Sunny Days in Heaven
Spiritual/Political/Philosophical Blog on the Nature of Truth and Falsehood and Heaven

Wednesday, August 31, 2005  


I look at the pictures of the devastation of Hurricane Katrina in all the states affected and then at New Orleans flooded as it is and am dumbfounded.

I look at my own home and imagine it flooded to the eaves and think about the loss, the work to repair it, and the cost involved. And then multiply that by a million or so. (I do live in a flood plain, too, and it almost flooded in 1986.)

I keep hearing charges that the disaster in New orleans was entirely preventable. I don't know the facts yet. It is being said here and there that the levees could have been strengthened and raised but weren't.

Here in Sacramento, the levees along the American River have been strengthened since the last big test scared us when "boils" emerged on the dry side of levees. Boils are pressure seepage where springs of water boil up and indicate weakness in the leveee which can undermine the levee entirely and cause it to collapse.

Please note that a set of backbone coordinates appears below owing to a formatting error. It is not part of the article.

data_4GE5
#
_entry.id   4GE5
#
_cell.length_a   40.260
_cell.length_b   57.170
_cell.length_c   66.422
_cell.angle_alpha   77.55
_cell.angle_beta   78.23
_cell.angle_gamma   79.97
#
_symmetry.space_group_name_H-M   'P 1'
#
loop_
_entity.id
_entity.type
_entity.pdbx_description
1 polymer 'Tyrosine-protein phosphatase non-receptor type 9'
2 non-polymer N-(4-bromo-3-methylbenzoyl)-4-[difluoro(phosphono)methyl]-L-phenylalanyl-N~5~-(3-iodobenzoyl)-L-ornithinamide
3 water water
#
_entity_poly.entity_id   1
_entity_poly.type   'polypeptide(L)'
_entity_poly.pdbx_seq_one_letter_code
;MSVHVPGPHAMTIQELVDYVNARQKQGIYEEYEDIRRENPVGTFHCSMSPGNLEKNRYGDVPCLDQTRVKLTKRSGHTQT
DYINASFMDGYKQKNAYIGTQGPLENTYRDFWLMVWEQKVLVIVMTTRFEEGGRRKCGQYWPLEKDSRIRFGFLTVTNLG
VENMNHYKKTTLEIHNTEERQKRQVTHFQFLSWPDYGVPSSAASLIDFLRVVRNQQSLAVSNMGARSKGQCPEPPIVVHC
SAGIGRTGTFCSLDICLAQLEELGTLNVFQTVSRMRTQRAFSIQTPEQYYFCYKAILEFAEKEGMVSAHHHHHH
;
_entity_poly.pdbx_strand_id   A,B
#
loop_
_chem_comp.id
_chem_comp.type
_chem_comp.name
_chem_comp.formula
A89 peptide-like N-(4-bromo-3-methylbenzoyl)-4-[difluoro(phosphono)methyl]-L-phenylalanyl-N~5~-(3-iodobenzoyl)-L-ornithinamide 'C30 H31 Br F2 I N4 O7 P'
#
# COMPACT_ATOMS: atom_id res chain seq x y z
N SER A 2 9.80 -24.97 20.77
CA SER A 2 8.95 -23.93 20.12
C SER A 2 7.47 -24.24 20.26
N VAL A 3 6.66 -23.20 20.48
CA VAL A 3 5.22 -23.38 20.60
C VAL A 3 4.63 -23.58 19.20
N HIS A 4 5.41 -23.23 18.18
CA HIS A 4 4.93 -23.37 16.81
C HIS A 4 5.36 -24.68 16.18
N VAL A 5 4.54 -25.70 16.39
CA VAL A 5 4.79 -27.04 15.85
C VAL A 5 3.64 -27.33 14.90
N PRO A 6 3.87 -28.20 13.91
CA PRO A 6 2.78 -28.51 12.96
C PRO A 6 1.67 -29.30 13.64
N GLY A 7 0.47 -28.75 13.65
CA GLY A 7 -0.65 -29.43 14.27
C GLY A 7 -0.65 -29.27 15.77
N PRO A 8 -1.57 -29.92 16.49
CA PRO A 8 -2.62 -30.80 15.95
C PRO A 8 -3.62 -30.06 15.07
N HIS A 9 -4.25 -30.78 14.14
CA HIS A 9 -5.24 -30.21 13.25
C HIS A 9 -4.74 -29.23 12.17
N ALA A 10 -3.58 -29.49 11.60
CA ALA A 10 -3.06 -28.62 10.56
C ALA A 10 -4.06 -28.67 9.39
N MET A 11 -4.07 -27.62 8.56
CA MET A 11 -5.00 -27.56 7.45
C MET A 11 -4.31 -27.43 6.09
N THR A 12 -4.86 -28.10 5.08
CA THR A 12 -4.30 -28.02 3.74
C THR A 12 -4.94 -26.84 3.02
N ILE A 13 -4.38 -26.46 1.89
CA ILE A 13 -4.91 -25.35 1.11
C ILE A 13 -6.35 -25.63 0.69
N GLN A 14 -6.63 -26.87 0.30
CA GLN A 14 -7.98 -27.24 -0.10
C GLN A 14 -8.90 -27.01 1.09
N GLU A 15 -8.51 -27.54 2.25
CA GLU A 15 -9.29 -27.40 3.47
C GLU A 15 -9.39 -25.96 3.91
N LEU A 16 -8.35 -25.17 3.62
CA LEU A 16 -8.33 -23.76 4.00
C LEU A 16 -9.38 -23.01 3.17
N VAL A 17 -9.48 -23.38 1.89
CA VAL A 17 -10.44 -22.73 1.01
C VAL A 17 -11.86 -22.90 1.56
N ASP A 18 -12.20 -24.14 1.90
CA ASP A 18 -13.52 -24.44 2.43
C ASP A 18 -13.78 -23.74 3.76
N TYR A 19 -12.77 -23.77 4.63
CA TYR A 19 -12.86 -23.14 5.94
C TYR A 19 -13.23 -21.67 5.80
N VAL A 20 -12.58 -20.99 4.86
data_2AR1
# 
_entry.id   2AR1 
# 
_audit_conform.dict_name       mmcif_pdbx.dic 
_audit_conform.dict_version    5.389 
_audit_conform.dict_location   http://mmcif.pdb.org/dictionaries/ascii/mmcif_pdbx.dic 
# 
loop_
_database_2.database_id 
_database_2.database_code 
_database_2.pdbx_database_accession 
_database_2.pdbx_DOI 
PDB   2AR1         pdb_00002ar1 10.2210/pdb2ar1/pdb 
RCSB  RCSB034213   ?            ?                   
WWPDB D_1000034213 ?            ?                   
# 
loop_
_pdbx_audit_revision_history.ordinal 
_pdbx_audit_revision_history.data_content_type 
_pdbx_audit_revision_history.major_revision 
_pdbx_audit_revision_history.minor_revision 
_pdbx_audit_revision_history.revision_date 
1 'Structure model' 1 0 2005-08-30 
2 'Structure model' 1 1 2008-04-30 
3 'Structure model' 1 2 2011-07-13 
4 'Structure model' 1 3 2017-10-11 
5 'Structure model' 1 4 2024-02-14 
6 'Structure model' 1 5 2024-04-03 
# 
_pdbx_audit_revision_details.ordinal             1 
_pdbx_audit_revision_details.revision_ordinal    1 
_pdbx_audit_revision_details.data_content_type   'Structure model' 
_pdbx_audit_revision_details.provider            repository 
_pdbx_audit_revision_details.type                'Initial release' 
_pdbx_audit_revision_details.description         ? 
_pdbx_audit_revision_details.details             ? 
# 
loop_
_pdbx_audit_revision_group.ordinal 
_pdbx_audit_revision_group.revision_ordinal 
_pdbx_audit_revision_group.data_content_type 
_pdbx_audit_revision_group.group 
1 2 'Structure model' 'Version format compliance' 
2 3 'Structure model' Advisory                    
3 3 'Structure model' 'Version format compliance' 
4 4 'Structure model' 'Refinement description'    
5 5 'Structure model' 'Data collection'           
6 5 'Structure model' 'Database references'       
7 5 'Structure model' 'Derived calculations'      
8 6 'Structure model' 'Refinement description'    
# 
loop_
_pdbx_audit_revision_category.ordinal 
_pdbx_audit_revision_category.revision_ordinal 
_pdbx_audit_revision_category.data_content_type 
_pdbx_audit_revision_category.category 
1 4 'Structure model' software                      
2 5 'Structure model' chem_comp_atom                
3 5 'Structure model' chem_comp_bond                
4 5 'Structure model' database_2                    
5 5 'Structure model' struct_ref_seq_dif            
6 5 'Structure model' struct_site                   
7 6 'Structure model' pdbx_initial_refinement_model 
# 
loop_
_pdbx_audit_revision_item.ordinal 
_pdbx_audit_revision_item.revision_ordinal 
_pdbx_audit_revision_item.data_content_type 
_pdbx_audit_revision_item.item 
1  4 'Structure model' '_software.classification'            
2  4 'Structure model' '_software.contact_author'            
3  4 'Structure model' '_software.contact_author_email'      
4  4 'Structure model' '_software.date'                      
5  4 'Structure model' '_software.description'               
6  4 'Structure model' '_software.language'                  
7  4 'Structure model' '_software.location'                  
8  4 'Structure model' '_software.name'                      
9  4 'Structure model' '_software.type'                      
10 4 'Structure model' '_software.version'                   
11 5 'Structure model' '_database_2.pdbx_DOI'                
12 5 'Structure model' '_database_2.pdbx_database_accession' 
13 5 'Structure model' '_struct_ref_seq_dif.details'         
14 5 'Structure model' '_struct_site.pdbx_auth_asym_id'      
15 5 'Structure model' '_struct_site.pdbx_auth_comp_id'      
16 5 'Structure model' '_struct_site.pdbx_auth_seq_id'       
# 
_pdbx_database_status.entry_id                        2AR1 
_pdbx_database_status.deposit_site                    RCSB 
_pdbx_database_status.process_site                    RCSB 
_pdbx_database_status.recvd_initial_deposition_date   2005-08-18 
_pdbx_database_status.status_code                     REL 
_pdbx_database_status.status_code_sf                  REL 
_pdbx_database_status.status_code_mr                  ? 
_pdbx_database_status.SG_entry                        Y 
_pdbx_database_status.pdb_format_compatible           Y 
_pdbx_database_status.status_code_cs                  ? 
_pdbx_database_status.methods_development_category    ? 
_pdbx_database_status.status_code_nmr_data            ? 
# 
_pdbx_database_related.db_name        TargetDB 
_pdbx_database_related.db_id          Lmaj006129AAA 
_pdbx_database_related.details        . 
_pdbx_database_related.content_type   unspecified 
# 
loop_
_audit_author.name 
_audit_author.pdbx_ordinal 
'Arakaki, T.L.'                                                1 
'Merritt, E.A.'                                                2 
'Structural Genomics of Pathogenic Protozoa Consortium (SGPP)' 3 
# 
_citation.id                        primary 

I do wonder if cities like New Orleans which are so far below sea level and are right next to the sea can surviver without changing the way they exist. That is, should a New Orleans become like a Venice? Is that even feasible in a delta?

There's little doubt that N.O. isn't going to be abdandoned, but it seems highly doubtful whether it can continue to exist as it has for over two hundred years.

In fact, the entire problem of the gulf and Atlantic coast states, hurricanes, and development needs to be addressed. Buildings codes need adjustment. Perhaps it means putting buildings on stilts and making them stronger to withstand the gale force winds.

Well, I don't know much about this except that you can probably figure that we're not likely going to adapt very well to the conditions.

posted by Mark Butterworth | 10:19 AM |